Furthermore, the project questions the identity and practices of both user and designer. Firstly, it emphasizes not only design of traditional or ritualistic objects made by man (Tipiti), but also the objects that animals design (Caba’s house), as well as those that are found in nature as such (Pirarucu’s tongue). Secondly, the project encourages its local and external participants, the authors of such a selection, to diversify their conventional role as designer. Ultimately, the project enhances the sense of belonging to a particular ecosystem and community. Each analyzed object presents a sort of DNA of the complex Amazonian context, including its networks of subjects and objects.
Neither the pure text of semiotics, nor the sheer materiality of objects: the project reminds us that objects “talk”—and may reveal their nature and social dimension, both saturated with cultural significance—when the different layers of matter and meanings mesh. Without wishing to cover the racial, sociocultural and biological diversity of the Amazon, or point to closed-form solutions, Objects of the Forest proposes an excerpt that reveals a heretofore unmeasured potential. The project challenges the logic of both capitalist production, commodification, and consumption, while taking for granted the racial, social, economic and cultural reality of craftsman. In this sense, it proposes a contemporary rather than nostalgic return to Lévi-Strauss’s lesson in Tristes Tropiques (1955), reminding us that the modus operandi of our civilization is one option amongst many others that could be offered to humanity.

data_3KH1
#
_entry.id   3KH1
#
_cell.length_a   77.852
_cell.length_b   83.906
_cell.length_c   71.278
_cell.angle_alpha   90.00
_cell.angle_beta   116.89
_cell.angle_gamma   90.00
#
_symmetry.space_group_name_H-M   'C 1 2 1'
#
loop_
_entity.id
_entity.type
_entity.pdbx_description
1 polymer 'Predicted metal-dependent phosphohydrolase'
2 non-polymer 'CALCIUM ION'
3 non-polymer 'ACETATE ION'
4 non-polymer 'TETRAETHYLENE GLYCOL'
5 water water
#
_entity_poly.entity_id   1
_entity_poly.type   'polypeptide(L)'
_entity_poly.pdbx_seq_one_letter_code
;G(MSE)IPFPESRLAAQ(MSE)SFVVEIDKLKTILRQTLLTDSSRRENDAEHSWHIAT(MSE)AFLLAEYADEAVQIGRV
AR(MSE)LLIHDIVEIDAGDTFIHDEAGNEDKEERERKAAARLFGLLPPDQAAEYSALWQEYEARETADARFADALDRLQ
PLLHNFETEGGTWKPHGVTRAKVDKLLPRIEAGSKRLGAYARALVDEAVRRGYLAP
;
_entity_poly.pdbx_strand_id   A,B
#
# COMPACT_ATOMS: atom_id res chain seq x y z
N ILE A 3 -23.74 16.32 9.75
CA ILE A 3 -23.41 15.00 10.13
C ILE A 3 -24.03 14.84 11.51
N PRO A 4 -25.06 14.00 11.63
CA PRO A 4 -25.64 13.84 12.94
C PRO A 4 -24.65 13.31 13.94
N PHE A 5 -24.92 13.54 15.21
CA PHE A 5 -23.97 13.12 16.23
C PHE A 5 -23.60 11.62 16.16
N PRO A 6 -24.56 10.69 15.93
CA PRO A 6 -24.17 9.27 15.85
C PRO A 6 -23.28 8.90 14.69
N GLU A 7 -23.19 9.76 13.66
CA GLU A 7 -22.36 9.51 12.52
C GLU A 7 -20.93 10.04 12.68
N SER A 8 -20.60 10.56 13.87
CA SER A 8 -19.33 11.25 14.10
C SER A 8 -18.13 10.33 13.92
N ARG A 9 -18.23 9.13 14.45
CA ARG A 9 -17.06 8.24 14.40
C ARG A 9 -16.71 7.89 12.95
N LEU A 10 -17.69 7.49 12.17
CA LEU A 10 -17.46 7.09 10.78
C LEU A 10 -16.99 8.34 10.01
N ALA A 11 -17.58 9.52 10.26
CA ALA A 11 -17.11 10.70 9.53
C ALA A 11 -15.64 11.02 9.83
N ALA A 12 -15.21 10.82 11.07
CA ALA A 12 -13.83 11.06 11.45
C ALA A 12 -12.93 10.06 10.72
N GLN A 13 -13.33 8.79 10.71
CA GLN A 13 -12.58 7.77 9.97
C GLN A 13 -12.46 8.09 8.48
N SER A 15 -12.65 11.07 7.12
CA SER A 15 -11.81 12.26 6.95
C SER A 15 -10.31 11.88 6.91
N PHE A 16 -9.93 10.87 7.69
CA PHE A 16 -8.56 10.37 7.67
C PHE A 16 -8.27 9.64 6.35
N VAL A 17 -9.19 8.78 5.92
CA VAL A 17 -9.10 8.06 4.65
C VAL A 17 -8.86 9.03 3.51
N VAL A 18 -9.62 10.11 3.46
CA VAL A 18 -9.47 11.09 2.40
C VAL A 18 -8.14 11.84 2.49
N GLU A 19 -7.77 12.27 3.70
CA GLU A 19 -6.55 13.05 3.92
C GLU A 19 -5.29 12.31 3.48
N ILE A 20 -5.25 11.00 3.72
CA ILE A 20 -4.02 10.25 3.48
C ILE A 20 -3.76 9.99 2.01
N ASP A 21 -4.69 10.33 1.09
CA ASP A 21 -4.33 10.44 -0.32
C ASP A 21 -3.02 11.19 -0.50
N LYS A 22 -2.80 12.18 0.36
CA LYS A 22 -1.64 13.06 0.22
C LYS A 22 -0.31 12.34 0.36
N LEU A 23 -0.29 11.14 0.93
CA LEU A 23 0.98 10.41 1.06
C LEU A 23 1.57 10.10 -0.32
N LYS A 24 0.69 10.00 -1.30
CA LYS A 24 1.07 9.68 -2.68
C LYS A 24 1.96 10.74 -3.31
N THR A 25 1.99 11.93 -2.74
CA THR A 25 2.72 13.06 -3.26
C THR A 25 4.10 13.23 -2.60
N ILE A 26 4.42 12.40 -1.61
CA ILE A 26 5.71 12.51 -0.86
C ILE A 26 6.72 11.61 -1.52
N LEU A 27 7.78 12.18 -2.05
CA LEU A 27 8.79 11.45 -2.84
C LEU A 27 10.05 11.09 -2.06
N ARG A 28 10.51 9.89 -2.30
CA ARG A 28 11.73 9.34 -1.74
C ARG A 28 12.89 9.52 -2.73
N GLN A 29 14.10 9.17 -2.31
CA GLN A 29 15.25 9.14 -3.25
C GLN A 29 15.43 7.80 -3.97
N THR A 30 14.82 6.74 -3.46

This is a revised edition of my original text conceived for Objects of the Forest in 2012. For the first version, see this link.
A native or inhabitant of the Brazilian state of Pará.
 A native or inhabitant of the Brazilian state of Ceará
 The Marajoara or Marajó culture was a pre-Columbian era society in Marajó, an island at the mouth of the Amazon on the north coast of Brazil. The excavations undertaken there in the 1870s testified to an ancient civilization, whose iconography inspired Brazilian Art Deco and early Modernist artists. See Marcio Alves Roiter, “The Marajoara influence in Brazilian Art Déco,” in Revista UFG, year XII, nº 8 (July 2010), “Art Déco no Brasil,” 33-41, https://www.revistas.ufg.br/revistaufg/article/download/48346/23686/